The red carpet at Cannes film festival has long featured A-list stars in glamorous gowns and with perfect hair. This year, that hair might be grey.
For the premiere of Annette on Tuesday, Andie MacDowell appeared on the red carpet with a mane of greying curls. Helen Mirren also attended, wearing her grey hair up in a chignon, and Jodie Foster, who received an honorary Palme d’Or at the festival, had her hair in a shoulder-length bob with grey streaks visible around her hairline.
Grey hair has become fashionable for younger people, who sometimes dye their hair to achieve the look of women like Sarah Harris, the deputy editor of British Vogue, who has long grey hair and found her first strand of grey at 16.
But while this is a trend for millennials and Gen Z, naturally grey hair on women over a certain age is different. Though men who go grey are seen as distinguished, grey hair on older women has been seen as unattractive, ageing and even a disadvantage in the job market.
It’s certainly not found on the red carpet, where a youthful look is idolised. But MacDowell, Mirren and Foster – 63, 75 and 58 respectively – are challenging that, along with stars including Kelis, Diane Keaton and Glenn Close. Whoopi Goldberg and Sarah Jessica Parker are revealing their grey roots too.
Lockdown has had a part to play here. MacDowell told The Drew Barrymore Show in February that she had to let her roots grow out last year because she couldn’t go to the hairdresser. She is now a fan of her “silver fox” look. Guardian columnist Sali Hughes also went grey over lockdown, and wrote for Vogue that she had “no regrets”.
A hashtag on Instagram, #greyhairdontcare, has been used nearly 430,000 times, and there are now natural grey hair influencers including Jin Cruce and her account @agingwith_style_and_grays, and Sandrine P, who runs @grey_so_what. Speaking to The Cut earlier this year, Cruce said she started letting her grey come through with the arrival of her first grandchild. She started her account “to inspire and support women on their gray-hair journey and to inspire women to embrace aging”.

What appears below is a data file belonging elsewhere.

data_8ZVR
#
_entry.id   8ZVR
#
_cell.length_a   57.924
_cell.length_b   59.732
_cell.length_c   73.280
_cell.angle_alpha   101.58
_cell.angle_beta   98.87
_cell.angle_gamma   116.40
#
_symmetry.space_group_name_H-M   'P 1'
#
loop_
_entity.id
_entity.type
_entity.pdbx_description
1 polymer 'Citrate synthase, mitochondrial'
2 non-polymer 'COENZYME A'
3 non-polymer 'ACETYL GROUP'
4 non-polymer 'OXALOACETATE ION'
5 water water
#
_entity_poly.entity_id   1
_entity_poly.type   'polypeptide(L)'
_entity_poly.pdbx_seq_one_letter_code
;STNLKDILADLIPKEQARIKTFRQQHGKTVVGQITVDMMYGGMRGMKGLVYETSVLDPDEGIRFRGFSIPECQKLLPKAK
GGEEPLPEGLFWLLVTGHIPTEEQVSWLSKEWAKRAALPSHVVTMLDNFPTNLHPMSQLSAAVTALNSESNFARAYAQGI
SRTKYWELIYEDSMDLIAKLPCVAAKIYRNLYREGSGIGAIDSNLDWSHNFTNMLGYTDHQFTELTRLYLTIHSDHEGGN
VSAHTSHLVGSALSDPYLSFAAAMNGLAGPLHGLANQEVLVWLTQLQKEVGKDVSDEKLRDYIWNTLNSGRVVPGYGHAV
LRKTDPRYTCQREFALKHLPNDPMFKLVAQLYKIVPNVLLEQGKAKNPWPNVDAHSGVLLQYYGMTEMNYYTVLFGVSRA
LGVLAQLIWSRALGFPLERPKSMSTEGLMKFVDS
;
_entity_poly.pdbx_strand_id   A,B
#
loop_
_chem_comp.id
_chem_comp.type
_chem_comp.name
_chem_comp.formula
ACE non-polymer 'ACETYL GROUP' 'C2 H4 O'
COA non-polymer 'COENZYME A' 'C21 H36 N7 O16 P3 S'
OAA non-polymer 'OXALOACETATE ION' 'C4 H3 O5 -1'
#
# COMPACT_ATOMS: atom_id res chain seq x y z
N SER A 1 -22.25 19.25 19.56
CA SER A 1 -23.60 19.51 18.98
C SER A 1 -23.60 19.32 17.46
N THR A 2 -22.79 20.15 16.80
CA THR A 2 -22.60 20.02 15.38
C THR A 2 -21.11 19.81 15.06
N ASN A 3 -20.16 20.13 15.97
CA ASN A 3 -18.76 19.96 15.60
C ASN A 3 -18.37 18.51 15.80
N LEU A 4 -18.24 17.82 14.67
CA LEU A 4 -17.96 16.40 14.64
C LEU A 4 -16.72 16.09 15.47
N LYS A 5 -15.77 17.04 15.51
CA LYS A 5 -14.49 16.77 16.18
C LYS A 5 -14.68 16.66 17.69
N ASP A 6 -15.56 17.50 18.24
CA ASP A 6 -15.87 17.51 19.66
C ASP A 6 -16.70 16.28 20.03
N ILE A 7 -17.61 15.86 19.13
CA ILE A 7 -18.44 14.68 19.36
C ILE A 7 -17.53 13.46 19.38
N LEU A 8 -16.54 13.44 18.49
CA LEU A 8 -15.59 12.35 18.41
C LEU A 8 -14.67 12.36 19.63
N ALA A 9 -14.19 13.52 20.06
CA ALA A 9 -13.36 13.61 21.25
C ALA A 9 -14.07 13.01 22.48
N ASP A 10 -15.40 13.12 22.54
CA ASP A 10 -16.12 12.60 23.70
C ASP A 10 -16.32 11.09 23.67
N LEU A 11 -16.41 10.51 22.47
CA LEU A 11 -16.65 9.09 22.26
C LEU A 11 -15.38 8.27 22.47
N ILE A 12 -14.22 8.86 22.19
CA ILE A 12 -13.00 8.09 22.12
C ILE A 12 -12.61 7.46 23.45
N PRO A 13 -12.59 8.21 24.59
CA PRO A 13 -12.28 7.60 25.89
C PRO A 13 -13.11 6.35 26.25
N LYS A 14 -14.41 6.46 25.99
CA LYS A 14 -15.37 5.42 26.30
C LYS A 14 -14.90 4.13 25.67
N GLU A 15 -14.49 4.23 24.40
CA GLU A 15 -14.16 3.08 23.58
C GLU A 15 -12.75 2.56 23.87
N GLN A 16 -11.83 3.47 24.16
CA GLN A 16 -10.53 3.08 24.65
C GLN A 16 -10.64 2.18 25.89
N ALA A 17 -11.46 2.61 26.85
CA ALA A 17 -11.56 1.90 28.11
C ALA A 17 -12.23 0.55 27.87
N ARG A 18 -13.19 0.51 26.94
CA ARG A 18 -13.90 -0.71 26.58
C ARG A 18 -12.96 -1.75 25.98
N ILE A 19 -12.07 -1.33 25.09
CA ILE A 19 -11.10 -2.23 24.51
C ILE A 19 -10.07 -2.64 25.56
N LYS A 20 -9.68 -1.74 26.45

Fleur Brady cofounded the Mrs Robinson modelling agency, dedicated to models beyond the usual teen and twentysomething age bracket, in 2013 “when the demand for grey hair models had already been bubbling for a good decade but had not peaked”. She says: “year on year, the demand has grown for grey-haired models and it is no longer unusual for mainstream brands to request models over 50 with grey hair”.
Colourist Josh Wood says, post-lockdown, clients going for a naturally grey look split into two camps: “Some people want a completely different self-image and others want less maintenance. I think [for] the group that want less maintenance it’s not about going completely grey, it’s about blending in the grey or using grey as a focus or an accent.”
Wood says it’s rare for anyone to grow out their hair to “have a beautiful grey natural colour, it generally takes a bit of tweaking”. He does this by colouring clients’ hair to enhance their natural grey. Whatever its texture, he says without the pigment, grey hair can be frizzier and look less polished. He says the key is looking after it – with a hair mask once a week, for example.
Both are positive that the perception of women with naturally grey hair is changing. “Women over a certain age are no longer ‘invisible’,” says Brady.
Wood adds: “I think there’s a cultural change In the UK, it was less about the colour of the woman’s hair, it was more ‘she’s let herself go,’ [but] I think you can be very glamorous and kind of high-maintenance looking [with grey hair]. That acceptance is a new thing.”